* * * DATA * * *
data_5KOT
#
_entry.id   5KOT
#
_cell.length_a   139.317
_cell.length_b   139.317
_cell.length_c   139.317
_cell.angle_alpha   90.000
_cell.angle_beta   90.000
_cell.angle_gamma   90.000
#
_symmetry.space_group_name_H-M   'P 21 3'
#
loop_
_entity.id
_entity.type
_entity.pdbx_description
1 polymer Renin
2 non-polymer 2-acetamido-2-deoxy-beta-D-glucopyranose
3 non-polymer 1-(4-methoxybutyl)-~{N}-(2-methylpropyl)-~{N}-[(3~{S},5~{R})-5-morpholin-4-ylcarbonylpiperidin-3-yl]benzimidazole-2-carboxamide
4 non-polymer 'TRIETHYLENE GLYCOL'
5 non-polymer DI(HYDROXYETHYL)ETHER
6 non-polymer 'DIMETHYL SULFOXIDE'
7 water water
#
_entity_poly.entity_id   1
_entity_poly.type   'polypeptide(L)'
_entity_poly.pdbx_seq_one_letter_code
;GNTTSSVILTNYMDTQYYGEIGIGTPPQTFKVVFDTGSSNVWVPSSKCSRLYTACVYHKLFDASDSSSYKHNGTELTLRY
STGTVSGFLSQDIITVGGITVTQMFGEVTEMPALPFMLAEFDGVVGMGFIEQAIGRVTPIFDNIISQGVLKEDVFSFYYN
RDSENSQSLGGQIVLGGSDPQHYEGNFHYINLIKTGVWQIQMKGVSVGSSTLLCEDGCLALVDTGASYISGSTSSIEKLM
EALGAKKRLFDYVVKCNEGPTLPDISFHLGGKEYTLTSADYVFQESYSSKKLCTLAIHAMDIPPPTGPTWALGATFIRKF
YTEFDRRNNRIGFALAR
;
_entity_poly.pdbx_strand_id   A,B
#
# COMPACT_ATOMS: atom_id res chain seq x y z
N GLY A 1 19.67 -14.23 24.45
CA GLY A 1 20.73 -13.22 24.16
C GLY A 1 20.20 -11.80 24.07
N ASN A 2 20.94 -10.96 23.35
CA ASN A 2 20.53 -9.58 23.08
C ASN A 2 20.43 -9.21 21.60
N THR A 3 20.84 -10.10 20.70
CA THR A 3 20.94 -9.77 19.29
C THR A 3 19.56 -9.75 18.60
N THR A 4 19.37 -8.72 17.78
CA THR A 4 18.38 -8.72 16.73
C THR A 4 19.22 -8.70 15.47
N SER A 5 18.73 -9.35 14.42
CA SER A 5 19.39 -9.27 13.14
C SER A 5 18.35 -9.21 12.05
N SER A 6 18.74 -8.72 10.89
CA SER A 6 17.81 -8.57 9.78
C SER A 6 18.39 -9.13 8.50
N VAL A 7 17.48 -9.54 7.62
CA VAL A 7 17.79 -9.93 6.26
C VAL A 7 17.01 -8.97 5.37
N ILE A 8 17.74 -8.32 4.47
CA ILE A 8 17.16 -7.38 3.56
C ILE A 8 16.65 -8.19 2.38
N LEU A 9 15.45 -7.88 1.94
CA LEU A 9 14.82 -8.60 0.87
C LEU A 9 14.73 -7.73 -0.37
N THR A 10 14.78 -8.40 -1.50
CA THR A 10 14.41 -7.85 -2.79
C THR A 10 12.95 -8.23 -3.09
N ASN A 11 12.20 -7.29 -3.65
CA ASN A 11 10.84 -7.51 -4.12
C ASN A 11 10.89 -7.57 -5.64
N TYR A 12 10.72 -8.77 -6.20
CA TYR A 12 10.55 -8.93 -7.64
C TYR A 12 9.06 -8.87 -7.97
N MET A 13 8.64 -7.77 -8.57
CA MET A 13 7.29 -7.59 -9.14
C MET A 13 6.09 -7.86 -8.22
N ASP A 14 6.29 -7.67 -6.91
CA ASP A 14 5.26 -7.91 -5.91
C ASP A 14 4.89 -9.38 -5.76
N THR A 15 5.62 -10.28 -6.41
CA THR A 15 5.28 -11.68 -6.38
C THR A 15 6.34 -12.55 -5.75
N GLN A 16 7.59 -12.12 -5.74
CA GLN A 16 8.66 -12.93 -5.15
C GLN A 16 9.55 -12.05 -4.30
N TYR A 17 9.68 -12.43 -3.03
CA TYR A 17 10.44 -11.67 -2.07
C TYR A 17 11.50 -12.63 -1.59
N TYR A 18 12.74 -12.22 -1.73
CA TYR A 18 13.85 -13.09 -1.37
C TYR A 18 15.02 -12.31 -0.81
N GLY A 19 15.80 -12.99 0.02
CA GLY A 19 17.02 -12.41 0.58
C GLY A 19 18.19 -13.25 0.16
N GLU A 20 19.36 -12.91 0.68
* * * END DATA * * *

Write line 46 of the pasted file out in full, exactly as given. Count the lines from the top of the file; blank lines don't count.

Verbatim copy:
C THR A 3 19.56 -9.75 18.60